can an Apartment be Deregulated?
Different Ways a Rent Stabilized Apartment May Be Deregulated:
OCCUPIED APARTMENTS ONLY: High-Rent/High-Income Deregulation
apartment has a legal regulated rent of twenty-five hundred dollars
($2,500) or more per month AND
apartment is occupied by persons whose total annual household income
exceeds two hundred thousand dollars ($200,000)
in each of the two preceding calendar years
VACATED APARTMENTS ONLY: High-Rent/Vacancy Deregulation
rent stabilized apartment which becomes vacant and could
be offered at a legal regulated rent of twenty-five hundred dollars
($2,500) or more per month
is no longer subject to rent regulation.
Rent Regulation Reform Act of 1993; the Rent Regulation Reform Act of 1997; and the Rent Act of 2011 provide for the
deregulation of certain apartments based either one of the following
OCCUPIED APARTMENTS ONLY: High-Rent/High-Income Deregulation:
These laws provide for, among other things, deregulation
of high-rent apartments occupied by high-income tenants
by order of DHCR in response to the filing of an owner's petition
for high-rent/high-income deregulation. Pursuant to the Rent Act of 2011, for deregulation petitions filed with DHCR after
June 24, 2011, deregulation will occur for apartments with
legal rents of $2,500 or more per month and which are
occupied by households with incomes in excess of $200,000 in
each of the two successive years prior to the filing of the owner's
this method of deregulation, a rent stabilized apartment may become
deregulated if both of the following conditions apply:
apartment has a legal regulated rent of $2,500 or more per month AND
apartment is occupied by persons whose total annual household income*
is in excess of $200,000
per annum in each of the two preceding calendar years (*Income
is based on the federal adjusted gross income as reported on New
York State income tax returns)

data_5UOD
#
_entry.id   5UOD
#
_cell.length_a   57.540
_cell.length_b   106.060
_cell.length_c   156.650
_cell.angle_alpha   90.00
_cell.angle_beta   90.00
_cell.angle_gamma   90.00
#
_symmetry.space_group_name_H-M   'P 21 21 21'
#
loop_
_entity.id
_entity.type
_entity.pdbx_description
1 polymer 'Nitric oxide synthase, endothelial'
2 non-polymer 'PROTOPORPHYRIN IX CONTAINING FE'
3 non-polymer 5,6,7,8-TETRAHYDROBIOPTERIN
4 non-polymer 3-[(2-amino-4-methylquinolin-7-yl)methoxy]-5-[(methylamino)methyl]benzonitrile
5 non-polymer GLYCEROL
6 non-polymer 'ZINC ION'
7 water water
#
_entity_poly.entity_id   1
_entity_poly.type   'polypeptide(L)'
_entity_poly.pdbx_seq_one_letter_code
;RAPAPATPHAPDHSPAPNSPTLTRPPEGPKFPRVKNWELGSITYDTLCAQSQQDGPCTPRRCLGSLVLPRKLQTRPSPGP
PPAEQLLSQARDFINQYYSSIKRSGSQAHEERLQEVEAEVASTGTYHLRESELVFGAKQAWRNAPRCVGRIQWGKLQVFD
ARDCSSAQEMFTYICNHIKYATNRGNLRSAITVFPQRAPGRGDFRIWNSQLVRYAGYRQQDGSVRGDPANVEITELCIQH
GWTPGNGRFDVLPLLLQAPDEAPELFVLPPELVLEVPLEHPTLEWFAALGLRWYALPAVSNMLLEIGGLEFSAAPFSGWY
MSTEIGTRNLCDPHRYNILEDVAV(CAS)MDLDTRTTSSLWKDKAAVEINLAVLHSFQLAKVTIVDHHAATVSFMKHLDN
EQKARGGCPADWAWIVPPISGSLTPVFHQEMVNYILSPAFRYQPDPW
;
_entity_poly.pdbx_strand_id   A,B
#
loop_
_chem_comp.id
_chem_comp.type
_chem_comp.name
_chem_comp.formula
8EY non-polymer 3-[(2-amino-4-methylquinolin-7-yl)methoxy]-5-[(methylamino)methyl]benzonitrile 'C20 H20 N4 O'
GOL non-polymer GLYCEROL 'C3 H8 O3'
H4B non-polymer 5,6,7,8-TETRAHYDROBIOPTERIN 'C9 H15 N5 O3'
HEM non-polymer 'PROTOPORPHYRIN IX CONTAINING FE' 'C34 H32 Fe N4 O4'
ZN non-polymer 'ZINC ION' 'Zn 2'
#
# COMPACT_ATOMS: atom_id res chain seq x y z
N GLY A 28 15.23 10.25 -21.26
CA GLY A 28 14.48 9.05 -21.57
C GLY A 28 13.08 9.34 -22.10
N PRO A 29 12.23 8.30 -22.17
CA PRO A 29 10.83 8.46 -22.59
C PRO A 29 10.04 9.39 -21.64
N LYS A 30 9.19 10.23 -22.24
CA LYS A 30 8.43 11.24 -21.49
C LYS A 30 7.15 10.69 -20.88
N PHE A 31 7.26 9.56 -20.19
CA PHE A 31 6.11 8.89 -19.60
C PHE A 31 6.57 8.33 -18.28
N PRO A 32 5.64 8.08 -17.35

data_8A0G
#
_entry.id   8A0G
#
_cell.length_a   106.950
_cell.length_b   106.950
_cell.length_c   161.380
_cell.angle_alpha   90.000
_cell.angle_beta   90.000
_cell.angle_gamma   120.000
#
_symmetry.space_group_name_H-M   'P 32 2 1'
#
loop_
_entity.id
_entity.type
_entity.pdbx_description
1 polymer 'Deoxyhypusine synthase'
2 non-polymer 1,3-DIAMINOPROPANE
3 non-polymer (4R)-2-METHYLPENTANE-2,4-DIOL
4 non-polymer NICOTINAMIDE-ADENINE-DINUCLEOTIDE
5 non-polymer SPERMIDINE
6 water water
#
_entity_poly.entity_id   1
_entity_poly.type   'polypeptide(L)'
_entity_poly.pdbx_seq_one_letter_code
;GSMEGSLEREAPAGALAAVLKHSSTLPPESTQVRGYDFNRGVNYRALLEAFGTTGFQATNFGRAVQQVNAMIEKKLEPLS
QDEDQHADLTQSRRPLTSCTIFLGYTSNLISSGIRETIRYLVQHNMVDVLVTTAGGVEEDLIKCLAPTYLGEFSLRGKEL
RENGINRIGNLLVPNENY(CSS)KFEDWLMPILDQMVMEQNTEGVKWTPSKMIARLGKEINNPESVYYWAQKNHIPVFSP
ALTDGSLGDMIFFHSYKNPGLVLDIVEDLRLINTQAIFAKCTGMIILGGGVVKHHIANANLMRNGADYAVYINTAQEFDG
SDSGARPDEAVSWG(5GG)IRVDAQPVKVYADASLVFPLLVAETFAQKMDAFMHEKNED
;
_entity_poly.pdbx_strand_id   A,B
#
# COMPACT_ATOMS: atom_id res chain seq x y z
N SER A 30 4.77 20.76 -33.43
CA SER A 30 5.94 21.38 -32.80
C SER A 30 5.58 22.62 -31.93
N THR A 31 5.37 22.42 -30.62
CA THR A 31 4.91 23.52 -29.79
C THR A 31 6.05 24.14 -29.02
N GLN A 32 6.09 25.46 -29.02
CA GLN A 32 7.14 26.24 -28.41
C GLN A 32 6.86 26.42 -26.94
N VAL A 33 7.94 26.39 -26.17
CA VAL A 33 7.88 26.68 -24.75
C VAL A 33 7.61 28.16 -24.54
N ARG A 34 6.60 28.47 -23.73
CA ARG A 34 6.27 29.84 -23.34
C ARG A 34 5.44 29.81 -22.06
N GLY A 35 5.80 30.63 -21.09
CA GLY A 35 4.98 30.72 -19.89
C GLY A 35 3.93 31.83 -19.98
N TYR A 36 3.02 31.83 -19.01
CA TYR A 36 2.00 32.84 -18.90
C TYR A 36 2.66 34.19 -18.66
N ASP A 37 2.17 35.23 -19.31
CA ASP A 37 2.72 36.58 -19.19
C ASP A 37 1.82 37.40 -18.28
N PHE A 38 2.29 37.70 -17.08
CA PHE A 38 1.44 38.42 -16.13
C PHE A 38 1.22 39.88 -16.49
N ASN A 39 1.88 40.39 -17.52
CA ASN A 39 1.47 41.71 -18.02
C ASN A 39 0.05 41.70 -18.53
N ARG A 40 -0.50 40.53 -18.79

apartments are not automatically deregulated under these conditions.
For an apartment to be deregulated, an owner must follow specific
procedures, which are detailed in the Rent
Act of 2011.
please note that if a tenant lives in a rent stabilized apartment
whose rent rises to $2,500 or more while the tenant resides there,
the owner may file a petition for deregulation even if the occupants'
total household income is below $200,000. If that is the case,
it is imperative that the tenant respond to all requests
for information relating to the petition, for any failure to respond
may result in the deregulation of the apartment, even if the income
requirements are not met.
the owner is allowed to file a petition annually, and a response
by the tenant is required each time, even if the same information
was supplied in previous requests.
please see the exclusions below.
VACATED APARTMENTS ONLY: High-Rent/Vacancy Deregulation:
A rent stabilized apartment which becomes vacant and
could be offered at a legal regulated rent of $2,500 or more per
month is no longer subject to rent regulation.
example, if the most recent tenant paid a rent of $2,300, the owner
could, under recent guidelines, legally raise the rent 20%
for a two-year vacancy lease, which would increase the new rent to $2,760.
Since the legal regulated rent that could be charged is $2,500
or more, the apartment is no longer subject to rent regulation,
and the owner would be free to charge whatever the market can bear.
More information on how vacancy rents are calculated can be found here.
- Housing accommodations that become subject to rent regulation because they
receive applicable tax benefits are excluded from the above two deregulation
provisions. For example, even if the rent that could be charged following
a vacancy is at least $2,500, the apartment remains stabilized for at least
the duration of the receipt of the applicable tax benefits.
- Rent increases legally permitted upon vacancy may not be taken more than once in any calendar year.
excluded from these deregulation provisions are tenants who have faced
harassment by their building owner.
exclusions are detailed in the text of the Rent
Act of 2011.
Page Updated July 28, 2011